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Judge Maris. That court held that the flag-salute rule could not be enforced against the Gobitis children because of their conscientious belief in God and His Word, and in his Opinion, amongst other things, he said: "In these days, when religious intolerance is again rearing its ugly head in other parts of the world, it is of the utmost importance that the liberties guaranteed to our citizens by the fundamental law be preserved from all encroachment." In that Opinion Judge Maris quoted from the Opinion of Justice Gibson, rendered in the Lesher case, and further said: "In these words that eminent jurist [Justice Gibson] clearly stated that the principle which underlies the Constitutional provision of the state, and which is one of the fundamental bases upon which our nation was founded, namely, that individuals have the right not only to entertain any religious belief but also TO DO OR REFRAIN FROM DOING ANY ACT ON CONSCIENTIOUS GROUNDS, which does not prejudice the safety, morals, property or personal rights of the people. . . . On the contrary, that regulation [of the School Board], although undoubtedly adopted from patriotic motives, appears to have become in this case a means for the persecution of children for conscience' sake. Our beloved flag, the emblem of religious liberty, 22

apparently has been used as an instrument to impose a religious test as a condition of receiving the benefits of public education." On appeal the United States Circuit Court of Appeals affirmed the judgment of the District Court. The case was then appealed to the Supreme Court of the United States, and there the judgments of the lower courts were reversed. The majority Opinion in that case DID NOT hold that citizens can be compelled to salute the flag, but did hold that the board of education may make and enforce rules compelling children to indulge in the ceremony of flag saluting. The real issue was side-stepped. 'It is manifest that the writer of that Opinion does not believe in and rely upon God and Christ, but that he is controlled by science and public opinion. The first paragraph in that majority opinion says: "A grave responsibility confronts this Court whenever in course of litigation it must reconcile the conflicting claims of liberty and authority. But when the liberty invoked is liberty of conscience, and the authority is authority to safeguard the nation's fellowship, judicial conscience is put to its severest test. Of such a nature is the present controversy." The court further in that opinion ruled that the responsibility is upon SCHOOL BOARDS OR BOARDS OF EDUCATION, and NOT UPON THE COURTS, to determine what rules shall be made and enforced. Further discussing the matter, the opinion says: "The influences which help toward a common feeling for the common country are manifold. Some may seem harsh and others no doubt are foolish. Surely, however, the end is legitimate. And the effective means for its attainment are still so uncertain and so unauthenticated by science as to preclude us from putting the widely prevalent belief in flag-saluting beyond the pale of legislative power." "The wisdom of training children in patriotic impulses by those compulsions which necessarily pervade so much of the educational process is NOT FOR OUR INDEPENDENT judgment. Even were we convinced of the folly of such a measure, such belief would be no proof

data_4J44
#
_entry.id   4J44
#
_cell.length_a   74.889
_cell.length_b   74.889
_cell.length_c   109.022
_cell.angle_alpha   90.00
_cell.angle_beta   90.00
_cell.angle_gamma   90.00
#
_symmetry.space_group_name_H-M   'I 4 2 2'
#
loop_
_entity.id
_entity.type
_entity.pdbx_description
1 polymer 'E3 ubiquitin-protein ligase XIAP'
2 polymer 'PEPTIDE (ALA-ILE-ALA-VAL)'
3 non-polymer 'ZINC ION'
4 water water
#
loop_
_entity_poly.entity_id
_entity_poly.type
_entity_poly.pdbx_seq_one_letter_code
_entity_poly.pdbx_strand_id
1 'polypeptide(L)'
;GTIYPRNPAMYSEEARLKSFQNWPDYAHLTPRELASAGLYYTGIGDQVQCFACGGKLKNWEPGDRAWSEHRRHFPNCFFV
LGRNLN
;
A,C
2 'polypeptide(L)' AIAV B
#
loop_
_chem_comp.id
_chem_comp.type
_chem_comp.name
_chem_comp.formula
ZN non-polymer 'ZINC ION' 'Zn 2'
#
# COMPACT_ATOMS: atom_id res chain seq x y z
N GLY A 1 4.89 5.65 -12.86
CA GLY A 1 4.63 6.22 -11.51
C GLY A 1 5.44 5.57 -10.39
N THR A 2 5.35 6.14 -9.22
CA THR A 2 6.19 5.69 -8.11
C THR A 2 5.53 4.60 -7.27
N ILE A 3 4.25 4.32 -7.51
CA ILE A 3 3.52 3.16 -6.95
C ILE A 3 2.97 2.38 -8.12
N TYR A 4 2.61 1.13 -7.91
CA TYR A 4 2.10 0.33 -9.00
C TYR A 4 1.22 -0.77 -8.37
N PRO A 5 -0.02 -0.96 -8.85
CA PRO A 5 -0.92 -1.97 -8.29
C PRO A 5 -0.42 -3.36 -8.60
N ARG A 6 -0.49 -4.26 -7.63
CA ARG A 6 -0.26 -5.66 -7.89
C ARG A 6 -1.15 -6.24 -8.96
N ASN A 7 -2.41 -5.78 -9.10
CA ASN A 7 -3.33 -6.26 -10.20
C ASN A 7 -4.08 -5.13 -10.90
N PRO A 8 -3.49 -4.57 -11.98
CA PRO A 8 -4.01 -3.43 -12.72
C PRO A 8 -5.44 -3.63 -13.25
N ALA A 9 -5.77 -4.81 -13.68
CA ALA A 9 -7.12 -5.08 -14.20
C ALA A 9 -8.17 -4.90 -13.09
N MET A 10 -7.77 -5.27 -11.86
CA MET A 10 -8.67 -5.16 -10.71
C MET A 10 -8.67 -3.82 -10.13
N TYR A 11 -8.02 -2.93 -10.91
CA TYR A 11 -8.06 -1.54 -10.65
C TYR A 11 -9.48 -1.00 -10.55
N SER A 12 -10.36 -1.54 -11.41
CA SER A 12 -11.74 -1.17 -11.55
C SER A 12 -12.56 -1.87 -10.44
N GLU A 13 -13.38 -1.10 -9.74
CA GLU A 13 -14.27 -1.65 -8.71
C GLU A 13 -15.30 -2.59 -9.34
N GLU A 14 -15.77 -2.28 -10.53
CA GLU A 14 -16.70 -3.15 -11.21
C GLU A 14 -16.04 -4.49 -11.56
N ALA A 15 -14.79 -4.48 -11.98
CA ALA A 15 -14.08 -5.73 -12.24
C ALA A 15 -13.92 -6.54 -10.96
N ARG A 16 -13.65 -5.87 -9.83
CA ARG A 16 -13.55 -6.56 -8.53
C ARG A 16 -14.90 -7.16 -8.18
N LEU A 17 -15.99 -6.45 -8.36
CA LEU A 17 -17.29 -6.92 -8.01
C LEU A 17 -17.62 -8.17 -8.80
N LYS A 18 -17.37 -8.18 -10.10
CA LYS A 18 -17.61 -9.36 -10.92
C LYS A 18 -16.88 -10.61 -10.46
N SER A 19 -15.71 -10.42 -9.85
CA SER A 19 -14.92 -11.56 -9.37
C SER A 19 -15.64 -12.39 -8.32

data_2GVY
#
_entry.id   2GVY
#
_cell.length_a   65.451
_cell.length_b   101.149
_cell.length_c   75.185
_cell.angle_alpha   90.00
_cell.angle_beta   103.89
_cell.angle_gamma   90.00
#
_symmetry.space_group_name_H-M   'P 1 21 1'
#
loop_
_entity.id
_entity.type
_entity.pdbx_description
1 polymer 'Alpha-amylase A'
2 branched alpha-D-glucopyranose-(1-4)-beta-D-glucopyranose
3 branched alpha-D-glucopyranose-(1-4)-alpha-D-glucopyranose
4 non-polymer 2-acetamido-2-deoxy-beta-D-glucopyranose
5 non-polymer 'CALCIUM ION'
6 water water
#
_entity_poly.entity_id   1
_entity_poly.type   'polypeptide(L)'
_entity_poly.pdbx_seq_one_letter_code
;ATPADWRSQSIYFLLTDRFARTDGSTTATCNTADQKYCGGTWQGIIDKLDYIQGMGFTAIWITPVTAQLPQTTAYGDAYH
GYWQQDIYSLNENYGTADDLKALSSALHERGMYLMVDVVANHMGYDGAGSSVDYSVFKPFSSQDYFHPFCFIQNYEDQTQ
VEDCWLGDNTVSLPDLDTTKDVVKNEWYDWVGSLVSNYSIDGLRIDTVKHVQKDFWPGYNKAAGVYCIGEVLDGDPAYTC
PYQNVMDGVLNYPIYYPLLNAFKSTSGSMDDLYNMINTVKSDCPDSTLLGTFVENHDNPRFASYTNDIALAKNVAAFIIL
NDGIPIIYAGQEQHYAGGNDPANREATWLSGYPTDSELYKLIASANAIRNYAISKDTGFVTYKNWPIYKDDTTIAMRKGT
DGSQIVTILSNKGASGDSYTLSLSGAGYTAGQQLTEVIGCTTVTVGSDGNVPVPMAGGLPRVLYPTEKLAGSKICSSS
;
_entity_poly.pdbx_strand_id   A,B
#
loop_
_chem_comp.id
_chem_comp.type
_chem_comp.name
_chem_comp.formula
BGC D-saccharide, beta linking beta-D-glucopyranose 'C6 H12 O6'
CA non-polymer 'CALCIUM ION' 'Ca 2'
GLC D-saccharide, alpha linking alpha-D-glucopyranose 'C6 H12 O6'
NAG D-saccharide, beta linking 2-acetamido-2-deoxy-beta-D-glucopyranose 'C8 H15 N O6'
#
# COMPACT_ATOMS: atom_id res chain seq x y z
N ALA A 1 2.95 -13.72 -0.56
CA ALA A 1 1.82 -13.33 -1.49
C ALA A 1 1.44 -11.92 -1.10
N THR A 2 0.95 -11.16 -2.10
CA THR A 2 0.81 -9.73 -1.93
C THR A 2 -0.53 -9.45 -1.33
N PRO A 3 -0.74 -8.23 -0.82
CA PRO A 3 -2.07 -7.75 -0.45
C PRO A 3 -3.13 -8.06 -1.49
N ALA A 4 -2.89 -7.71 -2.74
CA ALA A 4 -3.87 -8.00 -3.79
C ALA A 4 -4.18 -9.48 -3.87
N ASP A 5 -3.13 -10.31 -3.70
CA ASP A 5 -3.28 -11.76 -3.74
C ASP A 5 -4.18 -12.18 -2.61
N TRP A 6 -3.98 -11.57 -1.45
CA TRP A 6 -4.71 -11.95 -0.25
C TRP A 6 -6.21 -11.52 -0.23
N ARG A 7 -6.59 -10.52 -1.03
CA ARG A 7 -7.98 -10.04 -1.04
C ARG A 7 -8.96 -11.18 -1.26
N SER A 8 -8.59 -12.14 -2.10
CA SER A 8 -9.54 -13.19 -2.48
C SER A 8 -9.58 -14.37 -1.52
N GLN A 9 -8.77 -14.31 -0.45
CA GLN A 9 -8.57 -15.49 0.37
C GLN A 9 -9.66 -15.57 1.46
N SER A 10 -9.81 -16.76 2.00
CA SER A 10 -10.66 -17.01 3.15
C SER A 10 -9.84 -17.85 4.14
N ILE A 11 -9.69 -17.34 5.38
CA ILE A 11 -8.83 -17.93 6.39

GOD and THE STATE (booklet)